The Rules For Kitchens Give Food For Thought
Garry Bateman, head of technical sales and support at Forbo Flooring Systems, explains that finding a floorcovering for food service areas that is safe, easy to clean, durable and yet still aesthetically appealing can often be a difficult task:
HEALTH and safety in the food preparation industry is of paramount importance and flooring plays a vital role in ensuring safety requirements are met. With spillages, hot surfaces and sharp objects presenting significant risks, slip resistance should be the primary consideration when making flooring recommendations in this sector.
The Management of Health and Safety at Work Regulations 1992 stipulate that flooring must not be ‘slippery so as to expose any person to a risk to their safety’. In food preparations areas, where the floor may be frequently splashed with cooking oil and liquids, installing high-performance safety flooring is key to managing this risk.
When it comes to choosing products to install, there are three commonly quoted standards or test methods. Also known as the ramp test, DIN 51130 is a laboratory-based test used to measure the slip resistance of a product.
Ramp test classifications start at R9, which is the lowest slip resistance class and runs to R13. It is important to be aware that not all products within this classification scale offer the enhanced slip resistance properties of safety floors required in high slip risk areas.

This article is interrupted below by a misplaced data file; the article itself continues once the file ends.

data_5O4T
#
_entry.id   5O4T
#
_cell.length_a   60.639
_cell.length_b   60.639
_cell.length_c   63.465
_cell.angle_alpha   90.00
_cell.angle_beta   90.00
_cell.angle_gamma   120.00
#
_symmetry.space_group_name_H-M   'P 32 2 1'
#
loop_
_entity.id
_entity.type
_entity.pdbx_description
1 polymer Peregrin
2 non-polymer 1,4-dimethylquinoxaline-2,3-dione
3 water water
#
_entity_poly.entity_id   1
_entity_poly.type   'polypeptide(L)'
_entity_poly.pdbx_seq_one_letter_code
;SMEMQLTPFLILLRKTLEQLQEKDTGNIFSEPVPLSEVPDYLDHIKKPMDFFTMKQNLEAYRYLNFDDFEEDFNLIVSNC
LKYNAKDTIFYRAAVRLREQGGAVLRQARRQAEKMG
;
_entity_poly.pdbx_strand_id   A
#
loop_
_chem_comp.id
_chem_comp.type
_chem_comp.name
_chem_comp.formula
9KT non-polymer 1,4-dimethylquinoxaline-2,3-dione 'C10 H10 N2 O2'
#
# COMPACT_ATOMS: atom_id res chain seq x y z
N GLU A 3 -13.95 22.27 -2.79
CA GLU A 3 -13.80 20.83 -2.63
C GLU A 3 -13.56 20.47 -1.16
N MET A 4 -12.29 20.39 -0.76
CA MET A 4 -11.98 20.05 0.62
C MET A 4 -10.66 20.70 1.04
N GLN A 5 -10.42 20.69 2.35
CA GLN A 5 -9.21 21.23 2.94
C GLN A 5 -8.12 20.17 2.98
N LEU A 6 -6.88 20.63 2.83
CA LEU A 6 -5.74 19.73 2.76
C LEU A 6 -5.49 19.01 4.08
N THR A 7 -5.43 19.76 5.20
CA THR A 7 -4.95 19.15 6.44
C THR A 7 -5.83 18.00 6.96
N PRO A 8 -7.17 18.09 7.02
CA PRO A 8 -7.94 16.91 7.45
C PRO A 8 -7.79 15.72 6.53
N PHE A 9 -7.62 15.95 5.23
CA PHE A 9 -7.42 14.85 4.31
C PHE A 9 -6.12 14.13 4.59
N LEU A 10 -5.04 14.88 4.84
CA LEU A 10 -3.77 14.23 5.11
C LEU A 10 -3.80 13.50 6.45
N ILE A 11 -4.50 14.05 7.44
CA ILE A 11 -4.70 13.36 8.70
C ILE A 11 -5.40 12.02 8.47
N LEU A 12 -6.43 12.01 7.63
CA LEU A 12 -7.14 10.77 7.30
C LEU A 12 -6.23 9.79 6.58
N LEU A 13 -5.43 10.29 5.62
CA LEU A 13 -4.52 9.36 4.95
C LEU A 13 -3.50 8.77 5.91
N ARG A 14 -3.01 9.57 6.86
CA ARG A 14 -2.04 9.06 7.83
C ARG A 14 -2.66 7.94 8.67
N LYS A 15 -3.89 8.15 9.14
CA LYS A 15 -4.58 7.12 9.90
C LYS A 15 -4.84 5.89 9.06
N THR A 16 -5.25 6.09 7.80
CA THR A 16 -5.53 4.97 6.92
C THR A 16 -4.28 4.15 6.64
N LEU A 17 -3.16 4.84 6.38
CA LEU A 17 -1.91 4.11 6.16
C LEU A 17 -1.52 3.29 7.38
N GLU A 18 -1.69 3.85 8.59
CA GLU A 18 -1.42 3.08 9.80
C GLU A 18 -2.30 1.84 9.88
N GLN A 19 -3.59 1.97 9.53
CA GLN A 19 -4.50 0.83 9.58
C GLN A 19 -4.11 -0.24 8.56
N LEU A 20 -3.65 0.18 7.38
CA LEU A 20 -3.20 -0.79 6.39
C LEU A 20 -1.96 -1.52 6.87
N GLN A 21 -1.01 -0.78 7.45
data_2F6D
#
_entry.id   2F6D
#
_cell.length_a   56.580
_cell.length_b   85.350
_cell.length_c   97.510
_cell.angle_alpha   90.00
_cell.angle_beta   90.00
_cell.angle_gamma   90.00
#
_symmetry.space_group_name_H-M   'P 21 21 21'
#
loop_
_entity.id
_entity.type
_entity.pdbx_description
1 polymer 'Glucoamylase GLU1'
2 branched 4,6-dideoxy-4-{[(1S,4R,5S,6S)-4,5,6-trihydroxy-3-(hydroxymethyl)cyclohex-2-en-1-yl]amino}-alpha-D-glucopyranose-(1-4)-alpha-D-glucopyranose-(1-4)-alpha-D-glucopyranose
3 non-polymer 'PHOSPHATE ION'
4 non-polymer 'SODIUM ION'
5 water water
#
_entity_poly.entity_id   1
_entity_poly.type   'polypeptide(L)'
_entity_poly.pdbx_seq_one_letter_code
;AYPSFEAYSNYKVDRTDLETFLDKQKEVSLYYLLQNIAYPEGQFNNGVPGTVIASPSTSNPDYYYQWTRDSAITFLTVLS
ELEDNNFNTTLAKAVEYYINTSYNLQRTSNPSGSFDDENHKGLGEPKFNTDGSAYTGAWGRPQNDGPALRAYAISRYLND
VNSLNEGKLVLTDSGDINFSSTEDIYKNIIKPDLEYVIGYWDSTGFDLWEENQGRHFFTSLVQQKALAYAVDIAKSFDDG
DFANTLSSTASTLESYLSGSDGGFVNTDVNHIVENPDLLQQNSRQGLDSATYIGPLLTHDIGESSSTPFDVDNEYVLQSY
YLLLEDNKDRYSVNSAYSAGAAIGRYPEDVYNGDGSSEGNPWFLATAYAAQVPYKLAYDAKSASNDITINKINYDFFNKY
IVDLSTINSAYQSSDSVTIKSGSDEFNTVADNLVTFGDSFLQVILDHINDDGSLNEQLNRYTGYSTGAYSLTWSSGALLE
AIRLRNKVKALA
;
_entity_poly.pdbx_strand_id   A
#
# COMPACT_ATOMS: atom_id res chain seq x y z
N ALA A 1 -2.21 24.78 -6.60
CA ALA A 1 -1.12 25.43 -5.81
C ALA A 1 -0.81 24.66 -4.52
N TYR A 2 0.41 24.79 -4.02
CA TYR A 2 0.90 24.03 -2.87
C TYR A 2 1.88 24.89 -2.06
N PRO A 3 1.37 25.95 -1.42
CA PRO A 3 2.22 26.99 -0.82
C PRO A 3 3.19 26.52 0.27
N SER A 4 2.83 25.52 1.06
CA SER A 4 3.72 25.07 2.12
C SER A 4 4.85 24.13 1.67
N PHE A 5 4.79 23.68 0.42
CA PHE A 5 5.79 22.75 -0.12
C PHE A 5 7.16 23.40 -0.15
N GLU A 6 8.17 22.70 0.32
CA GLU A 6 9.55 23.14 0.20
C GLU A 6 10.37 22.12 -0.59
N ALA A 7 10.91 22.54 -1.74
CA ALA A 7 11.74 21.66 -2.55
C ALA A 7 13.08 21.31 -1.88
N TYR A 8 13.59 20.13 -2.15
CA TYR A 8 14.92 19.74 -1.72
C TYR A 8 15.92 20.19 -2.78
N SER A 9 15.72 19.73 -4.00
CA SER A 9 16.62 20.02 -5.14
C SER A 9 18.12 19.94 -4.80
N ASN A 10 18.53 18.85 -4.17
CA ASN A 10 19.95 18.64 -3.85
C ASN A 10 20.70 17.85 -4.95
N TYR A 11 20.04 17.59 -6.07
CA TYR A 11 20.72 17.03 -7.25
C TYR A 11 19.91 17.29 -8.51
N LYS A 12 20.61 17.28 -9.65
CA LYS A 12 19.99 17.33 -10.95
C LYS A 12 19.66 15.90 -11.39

The Health and Safety Executive (HSE) and UK Slip Resistance Group (UKSRG) recommend measurement of slip resistance using the Pendulum test (HSE information sheet – Assessing the slip resistance of flooring).
The test can be used to assess slip resistance in both dry and contaminated conditions and measures the coefficient of friction of a floor surface to provide a slip potential classification. A pendulum test value (PTV) of 36 or higher is classified as low slip risk.
Finally, EN 13845 is the European Standard for sustainability of slip resistance of vinyl floorcoverings. It concerns PVC safety floorcoverings with particle based enhanced slip resistance and specifies the requirements to ensure the slip resistant properties of the floorcovering are maintained during its life.
Flooring in food preparation areas must have a PTV of 36 or higher in the expected conditions of service, according to HSE guidance. Installers should therefore look for flooring with Pendulum test values appropriate for the level and type of contamination likely to be present.
With an increased use of safety floors across sectors, advances in technology have seen manufacturers experiment with different construction materials and aesthetics that meet the requirement for warmer and more welcoming finishes.
The current trend demands a less industrialised look and so new safety flooring concepts include softer and more natural inspired designs to help create warmer environments. Keeping in contact with a reputable manufacturer is the best way of staying in touch with the latest developments and ensure the correct products are recommended for each job. www.forbo-flooring.co.uk
This article has been reproduced from the Contract Flooring Journal website. You can find them at www.contractflooringjournal.co.uk.